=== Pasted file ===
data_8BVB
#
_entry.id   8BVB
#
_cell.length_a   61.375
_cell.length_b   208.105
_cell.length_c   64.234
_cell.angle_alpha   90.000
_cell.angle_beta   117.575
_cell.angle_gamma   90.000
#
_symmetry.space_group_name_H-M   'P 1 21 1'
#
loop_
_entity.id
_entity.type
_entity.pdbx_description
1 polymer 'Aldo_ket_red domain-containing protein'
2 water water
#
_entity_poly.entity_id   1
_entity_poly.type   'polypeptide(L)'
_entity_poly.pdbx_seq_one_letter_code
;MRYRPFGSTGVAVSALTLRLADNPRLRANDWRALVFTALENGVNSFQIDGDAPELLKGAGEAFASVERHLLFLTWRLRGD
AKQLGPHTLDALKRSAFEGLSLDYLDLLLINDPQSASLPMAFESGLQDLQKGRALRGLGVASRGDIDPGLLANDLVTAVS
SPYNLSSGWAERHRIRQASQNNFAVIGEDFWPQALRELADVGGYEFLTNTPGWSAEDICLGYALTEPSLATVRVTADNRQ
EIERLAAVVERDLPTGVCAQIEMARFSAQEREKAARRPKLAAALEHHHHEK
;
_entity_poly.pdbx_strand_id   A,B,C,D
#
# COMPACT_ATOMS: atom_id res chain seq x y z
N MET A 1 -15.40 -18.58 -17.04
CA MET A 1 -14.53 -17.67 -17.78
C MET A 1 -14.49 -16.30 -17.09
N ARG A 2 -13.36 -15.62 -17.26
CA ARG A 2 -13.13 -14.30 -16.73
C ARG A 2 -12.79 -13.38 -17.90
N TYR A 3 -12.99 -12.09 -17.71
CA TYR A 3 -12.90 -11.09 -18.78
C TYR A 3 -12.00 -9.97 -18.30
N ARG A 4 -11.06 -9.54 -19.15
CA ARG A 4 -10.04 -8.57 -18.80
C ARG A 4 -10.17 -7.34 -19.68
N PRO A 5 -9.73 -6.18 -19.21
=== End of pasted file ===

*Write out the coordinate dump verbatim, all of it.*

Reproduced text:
data_8BVB
#
_entry.id   8BVB
#
_cell.length_a   61.375
_cell.length_b   208.105
_cell.length_c   64.234
_cell.angle_alpha   90.000
_cell.angle_beta   117.575
_cell.angle_gamma   90.000
#
_symmetry.space_group_name_H-M   'P 1 21 1'
#
loop_
_entity.id
_entity.type
_entity.pdbx_description
1 polymer 'Aldo_ket_red domain-containing protein'
2 water water
#
_entity_poly.entity_id   1
_entity_poly.type   'polypeptide(L)'
_entity_poly.pdbx_seq_one_letter_code
;MRYRPFGSTGVAVSALTLRLADNPRLRANDWRALVFTALENGVNSFQIDGDAPELLKGAGEAFASVERHLLFLTWRLRGD
AKQLGPHTLDALKRSAFEGLSLDYLDLLLINDPQSASLPMAFESGLQDLQKGRALRGLGVASRGDIDPGLLANDLVTAVS
SPYNLSSGWAERHRIRQASQNNFAVIGEDFWPQALRELADVGGYEFLTNTPGWSAEDICLGYALTEPSLATVRVTADNRQ
EIERLAAVVERDLPTGVCAQIEMARFSAQEREKAARRPKLAAALEHHHHEK
;
_entity_poly.pdbx_strand_id   A,B,C,D
#
# COMPACT_ATOMS: atom_id res chain seq x y z
N MET A 1 -15.40 -18.58 -17.04
CA MET A 1 -14.53 -17.67 -17.78
C MET A 1 -14.49 -16.30 -17.09
N ARG A 2 -13.36 -15.62 -17.26
CA ARG A 2 -13.13 -14.30 -16.73
C ARG A 2 -12.79 -13.38 -17.90
N TYR A 3 -12.99 -12.09 -17.71
CA TYR A 3 -12.90 -11.09 -18.78
C TYR A 3 -12.00 -9.97 -18.30
N ARG A 4 -11.06 -9.54 -19.15
CA ARG A 4 -10.04 -8.57 -18.80
C ARG A 4 -10.17 -7.34 -19.68
N PRO A 5 -9.73 -6.18 -19.21